Friday, November 12, 2010

Zolkples wants Malaysians to seize their moments of glory

COLOURFUL flowers, state-of-the-art competition venues, friendly smiles and intense battles.
It's all systems go for Guangzhou to showcase the biggest Asian Games ever in the 16th edition of the series.
The Games will officially open today with a grand and spectacular ceremony on Haixinsha Island, on the famous Pearl River, and the superior China contingent – boasting Olympic and world champions – are expected to sail away as the overall champions once again.
And Malaysia are ready to share some of the limelight as they seek to write their own piece of history in Flower City.
The Malaysian contingent of 333 athletes have been challenged to meet a realistic nine-gold medal target to beat the previous best haul of 8-17-17 achieved in Doha four years ago.
Men at work: The Malaysian 4km team pursuit riders (from left) Mohd Akmal Amrun, Amir Mustafa Rusli, Mohd Adiq Husainie and Mohd Harrif Salleh in training at the Guangzhou Velodrome.
Chef-de-mission Datuk Zolkples Embong said that it was time for the athletes to soak in the Games atmosphere and seize their moments of glory.
"This edition of the Games goes into the history books as the biggest-ever. And we are proud to be part of it as one of the biggest contingents," said Zolkples.
"The world will be able to see the six years of hard work invested by a massive team in Guangzhou to make this a successful event. I take my hats off for their excellent organisation."
It was confirmed yesterday that Guangzhou would be the hosts of the biggest ever Asiad, attracting 9,704 athletes from 45 countries fighting for honour and glory in a record high of 42 sports.
In fact, even Kuwait, who were banned from participating in international tournaments for two years for some violations at the Youth Olympics in Singapore in August, will compete under the banner of the International Olympic Committee (IOC).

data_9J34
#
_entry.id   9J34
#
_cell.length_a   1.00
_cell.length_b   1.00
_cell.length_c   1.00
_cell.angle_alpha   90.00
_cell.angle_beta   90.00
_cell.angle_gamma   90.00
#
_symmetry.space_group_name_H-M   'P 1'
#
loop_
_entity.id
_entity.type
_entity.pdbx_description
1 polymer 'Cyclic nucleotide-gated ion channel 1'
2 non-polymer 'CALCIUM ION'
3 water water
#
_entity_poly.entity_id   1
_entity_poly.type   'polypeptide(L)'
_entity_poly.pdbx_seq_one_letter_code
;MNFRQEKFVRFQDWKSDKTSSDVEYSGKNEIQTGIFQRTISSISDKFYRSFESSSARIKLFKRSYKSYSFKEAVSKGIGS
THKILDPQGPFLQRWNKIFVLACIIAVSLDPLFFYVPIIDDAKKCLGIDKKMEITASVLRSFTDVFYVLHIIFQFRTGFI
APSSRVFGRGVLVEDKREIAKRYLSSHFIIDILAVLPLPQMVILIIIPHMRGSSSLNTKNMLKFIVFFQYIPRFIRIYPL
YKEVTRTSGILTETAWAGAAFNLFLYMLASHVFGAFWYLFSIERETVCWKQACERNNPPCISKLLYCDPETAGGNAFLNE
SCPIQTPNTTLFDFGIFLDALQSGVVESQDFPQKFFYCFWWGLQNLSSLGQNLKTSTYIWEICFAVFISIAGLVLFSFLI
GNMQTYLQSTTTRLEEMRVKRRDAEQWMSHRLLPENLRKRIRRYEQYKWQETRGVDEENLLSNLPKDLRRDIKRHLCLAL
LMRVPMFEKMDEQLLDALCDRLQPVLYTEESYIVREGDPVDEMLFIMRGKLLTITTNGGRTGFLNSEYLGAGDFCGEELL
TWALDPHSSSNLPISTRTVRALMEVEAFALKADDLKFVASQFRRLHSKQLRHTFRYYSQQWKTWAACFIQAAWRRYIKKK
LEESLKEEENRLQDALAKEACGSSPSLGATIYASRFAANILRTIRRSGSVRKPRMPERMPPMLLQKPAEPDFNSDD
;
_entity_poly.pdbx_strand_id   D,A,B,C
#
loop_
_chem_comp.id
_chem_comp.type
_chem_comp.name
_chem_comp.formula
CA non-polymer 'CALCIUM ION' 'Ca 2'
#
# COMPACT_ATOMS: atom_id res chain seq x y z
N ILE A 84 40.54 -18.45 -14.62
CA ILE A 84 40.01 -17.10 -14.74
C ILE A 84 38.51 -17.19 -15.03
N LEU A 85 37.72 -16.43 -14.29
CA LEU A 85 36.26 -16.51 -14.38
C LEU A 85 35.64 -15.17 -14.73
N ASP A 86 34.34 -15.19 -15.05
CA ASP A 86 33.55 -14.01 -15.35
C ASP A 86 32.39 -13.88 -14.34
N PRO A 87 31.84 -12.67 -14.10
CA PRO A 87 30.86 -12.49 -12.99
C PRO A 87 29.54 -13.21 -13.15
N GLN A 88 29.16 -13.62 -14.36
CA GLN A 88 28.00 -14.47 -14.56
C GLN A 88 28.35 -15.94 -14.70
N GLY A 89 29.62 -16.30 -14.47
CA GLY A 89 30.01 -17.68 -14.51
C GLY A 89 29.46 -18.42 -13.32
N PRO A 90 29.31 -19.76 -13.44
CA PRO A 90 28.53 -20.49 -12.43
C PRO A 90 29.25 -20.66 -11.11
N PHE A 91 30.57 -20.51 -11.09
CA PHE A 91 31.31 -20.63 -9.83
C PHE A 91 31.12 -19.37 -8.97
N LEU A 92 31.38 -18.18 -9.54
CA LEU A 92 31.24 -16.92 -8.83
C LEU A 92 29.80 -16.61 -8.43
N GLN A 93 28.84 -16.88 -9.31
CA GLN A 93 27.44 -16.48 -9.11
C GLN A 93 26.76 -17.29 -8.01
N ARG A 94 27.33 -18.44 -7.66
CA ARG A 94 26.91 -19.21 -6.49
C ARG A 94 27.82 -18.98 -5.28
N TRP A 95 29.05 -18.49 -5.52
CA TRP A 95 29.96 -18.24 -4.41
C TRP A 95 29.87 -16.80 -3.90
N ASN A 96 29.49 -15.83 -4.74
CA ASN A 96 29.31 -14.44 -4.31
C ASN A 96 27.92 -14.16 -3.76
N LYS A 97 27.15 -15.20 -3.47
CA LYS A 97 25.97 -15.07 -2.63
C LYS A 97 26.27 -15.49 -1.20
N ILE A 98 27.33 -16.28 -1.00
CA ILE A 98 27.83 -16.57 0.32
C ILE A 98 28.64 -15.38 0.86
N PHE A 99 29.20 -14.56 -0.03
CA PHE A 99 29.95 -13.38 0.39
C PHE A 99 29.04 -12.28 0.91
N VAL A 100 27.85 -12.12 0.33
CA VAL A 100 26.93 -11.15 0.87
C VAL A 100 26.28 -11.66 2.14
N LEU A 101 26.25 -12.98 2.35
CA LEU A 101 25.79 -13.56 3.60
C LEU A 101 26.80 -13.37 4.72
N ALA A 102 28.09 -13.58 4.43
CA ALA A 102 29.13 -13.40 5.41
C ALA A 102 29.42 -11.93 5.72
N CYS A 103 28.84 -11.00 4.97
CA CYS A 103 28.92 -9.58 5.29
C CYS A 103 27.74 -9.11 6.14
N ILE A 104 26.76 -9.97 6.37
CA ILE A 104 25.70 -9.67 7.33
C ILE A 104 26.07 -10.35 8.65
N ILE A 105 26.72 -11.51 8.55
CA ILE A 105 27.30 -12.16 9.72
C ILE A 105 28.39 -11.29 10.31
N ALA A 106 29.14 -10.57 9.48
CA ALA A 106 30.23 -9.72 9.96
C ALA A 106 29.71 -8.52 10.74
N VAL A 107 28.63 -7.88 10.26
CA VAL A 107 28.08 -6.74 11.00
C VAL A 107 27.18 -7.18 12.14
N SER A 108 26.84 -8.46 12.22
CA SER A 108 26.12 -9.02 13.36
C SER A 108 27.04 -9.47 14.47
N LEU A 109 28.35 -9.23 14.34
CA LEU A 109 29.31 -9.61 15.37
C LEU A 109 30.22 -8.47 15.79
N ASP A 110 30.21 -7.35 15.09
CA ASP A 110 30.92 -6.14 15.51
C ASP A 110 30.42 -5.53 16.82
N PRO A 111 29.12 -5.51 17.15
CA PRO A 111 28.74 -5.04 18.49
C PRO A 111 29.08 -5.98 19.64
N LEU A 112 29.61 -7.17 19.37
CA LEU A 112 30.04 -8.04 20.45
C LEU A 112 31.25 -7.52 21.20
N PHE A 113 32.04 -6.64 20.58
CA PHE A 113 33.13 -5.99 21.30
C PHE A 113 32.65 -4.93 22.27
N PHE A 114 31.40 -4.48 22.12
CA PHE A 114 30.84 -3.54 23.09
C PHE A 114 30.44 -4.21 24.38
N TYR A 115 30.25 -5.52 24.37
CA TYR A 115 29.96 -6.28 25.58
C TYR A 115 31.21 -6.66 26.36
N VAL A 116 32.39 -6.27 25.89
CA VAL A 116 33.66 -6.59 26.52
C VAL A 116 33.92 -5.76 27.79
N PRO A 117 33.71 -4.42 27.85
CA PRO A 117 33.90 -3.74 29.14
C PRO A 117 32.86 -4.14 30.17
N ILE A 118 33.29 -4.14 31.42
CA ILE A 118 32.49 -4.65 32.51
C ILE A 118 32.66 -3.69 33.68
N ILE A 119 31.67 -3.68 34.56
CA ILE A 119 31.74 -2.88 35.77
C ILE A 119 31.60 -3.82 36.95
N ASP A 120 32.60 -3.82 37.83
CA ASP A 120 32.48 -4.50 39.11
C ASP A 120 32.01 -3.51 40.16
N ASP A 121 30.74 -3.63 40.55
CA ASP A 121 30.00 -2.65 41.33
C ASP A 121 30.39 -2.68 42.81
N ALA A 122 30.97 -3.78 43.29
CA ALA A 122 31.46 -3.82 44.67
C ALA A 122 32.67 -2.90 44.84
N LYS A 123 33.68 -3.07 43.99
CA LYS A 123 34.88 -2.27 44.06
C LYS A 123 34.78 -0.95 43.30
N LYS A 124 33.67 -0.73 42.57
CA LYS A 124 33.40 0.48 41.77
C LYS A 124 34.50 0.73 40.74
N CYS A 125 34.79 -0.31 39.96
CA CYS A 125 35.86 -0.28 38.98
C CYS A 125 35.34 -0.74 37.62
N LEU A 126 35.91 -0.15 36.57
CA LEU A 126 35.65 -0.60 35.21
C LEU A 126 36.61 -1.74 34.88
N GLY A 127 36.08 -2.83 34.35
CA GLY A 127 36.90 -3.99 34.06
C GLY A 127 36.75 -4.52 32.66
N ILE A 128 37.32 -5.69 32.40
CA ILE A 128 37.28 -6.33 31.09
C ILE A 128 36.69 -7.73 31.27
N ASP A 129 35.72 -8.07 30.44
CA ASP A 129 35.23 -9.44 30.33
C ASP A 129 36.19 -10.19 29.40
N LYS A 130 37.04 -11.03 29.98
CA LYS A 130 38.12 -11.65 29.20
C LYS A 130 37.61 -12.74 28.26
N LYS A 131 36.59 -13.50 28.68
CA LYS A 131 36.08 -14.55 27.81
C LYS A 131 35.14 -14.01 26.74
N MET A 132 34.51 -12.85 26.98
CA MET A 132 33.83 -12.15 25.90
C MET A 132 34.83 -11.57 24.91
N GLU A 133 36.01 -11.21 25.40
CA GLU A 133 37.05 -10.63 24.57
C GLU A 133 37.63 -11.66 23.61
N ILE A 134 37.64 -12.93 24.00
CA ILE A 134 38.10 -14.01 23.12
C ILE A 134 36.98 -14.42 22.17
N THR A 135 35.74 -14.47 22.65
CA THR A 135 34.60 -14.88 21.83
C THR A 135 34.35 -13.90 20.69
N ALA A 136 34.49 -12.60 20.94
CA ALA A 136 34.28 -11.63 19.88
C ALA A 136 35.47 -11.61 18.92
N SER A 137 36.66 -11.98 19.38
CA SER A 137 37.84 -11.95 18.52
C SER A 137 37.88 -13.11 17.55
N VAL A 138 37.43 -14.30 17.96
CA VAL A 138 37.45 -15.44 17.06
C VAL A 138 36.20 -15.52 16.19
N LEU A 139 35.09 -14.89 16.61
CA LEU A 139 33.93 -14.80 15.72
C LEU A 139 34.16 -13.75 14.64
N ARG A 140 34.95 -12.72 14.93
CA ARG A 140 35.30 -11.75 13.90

Olympic Council of Asia (OCA) Games department manager Haider A. Farman said in a press release yesterday that that the total number of athletes was 184 more than that in Doha four years ago.
The Asiad has certainly evolved since its humble beginning of seven sports in New Delhi in 1951.
Said Zolkples: "All the countries are getting more and more serious in their preparations. The level of competition will be high in Guangzhou.
"The stage is all ready and it is now up to our athletes to deliver the goods. I will not be surprised if our team surpass the nine-gold target.
"Preparations have been solid and, more than that, I am impressed with their determination to break barriers."
Besides winning medals, Zolkples is also hoping for Malaysia's new stars to bloom.
"We are hoping for squash, cycling and bowling to deliver. There are also hopes on karate, wushu, badminton and sepaktakraw," he said.
"But it will be also a great achievement if new stars emerged for Malaysia
"Diver Pandelela Rinong proved herself at the Commonwealth Games in New Delhi last month. And, now, we want to see more youngsters make the big leap into stardom."

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